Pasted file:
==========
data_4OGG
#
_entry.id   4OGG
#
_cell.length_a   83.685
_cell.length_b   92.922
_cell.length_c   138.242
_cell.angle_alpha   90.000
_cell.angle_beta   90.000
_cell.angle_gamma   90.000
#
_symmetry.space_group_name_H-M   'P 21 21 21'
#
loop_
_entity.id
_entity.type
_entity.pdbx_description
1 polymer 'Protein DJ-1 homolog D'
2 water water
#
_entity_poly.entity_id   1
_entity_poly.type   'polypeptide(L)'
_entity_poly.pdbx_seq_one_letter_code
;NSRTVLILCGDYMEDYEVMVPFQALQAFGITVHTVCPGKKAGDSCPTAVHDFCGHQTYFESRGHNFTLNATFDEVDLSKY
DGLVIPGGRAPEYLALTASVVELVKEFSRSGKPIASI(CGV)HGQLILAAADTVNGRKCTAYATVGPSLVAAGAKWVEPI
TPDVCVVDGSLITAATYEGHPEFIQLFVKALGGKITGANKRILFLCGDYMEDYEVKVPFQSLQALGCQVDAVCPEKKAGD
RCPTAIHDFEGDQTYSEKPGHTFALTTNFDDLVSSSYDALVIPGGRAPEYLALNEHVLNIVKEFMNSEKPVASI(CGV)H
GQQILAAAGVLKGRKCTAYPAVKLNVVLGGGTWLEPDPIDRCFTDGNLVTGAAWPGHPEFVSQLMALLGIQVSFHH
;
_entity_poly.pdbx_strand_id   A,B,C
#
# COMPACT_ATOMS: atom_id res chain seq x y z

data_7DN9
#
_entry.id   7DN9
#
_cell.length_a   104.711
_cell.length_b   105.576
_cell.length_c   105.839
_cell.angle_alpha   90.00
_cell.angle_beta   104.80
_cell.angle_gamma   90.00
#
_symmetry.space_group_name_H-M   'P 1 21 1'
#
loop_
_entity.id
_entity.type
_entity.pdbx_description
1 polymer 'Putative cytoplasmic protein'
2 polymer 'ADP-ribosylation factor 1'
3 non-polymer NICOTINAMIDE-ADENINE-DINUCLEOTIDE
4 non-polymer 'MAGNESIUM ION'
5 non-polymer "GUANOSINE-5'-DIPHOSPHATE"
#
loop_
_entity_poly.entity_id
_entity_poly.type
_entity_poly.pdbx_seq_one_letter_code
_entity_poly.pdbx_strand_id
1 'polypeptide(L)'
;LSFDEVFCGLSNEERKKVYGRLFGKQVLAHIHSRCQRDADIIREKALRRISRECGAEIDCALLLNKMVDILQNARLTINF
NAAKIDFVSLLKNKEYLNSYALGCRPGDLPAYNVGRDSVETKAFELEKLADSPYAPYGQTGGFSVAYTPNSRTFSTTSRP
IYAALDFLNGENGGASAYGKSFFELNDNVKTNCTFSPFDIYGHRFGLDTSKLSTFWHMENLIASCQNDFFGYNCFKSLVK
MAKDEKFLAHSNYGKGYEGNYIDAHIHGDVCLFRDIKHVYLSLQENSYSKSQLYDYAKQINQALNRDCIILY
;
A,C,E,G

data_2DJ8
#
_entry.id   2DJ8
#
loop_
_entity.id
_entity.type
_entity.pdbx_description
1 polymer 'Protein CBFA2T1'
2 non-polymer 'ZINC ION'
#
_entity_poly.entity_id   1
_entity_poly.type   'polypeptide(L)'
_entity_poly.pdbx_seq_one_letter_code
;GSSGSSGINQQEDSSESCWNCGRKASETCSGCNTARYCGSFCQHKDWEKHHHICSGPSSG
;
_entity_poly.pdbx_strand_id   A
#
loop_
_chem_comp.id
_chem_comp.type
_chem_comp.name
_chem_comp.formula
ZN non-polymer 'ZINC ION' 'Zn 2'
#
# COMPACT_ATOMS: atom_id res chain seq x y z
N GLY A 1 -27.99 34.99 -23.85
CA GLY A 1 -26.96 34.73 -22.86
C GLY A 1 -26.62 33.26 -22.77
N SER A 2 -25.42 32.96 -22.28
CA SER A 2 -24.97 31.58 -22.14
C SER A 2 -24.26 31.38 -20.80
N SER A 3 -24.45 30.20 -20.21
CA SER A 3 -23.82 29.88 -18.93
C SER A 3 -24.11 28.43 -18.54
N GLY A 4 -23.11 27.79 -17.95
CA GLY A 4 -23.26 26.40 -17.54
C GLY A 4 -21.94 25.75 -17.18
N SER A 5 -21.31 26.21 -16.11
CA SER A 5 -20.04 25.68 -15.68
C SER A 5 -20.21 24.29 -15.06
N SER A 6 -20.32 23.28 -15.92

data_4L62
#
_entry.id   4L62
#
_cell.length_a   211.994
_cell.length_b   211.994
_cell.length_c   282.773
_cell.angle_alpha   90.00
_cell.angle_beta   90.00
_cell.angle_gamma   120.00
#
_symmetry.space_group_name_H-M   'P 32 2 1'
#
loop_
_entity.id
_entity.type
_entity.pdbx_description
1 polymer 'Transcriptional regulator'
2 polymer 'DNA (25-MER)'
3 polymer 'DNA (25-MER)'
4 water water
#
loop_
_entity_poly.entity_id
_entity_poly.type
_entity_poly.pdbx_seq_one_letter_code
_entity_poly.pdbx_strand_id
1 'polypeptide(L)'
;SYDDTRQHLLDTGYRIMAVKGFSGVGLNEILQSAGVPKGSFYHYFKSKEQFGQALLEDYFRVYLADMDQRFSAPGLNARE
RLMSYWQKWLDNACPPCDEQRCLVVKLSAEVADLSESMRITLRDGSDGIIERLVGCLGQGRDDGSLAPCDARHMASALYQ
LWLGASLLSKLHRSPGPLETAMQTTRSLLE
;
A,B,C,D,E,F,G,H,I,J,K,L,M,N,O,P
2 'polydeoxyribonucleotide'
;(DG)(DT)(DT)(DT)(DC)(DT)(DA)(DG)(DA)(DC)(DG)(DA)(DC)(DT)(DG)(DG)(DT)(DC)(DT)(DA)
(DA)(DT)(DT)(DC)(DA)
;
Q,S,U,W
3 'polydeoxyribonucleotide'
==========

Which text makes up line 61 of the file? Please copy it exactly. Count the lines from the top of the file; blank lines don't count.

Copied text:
1 'polypeptide(L)'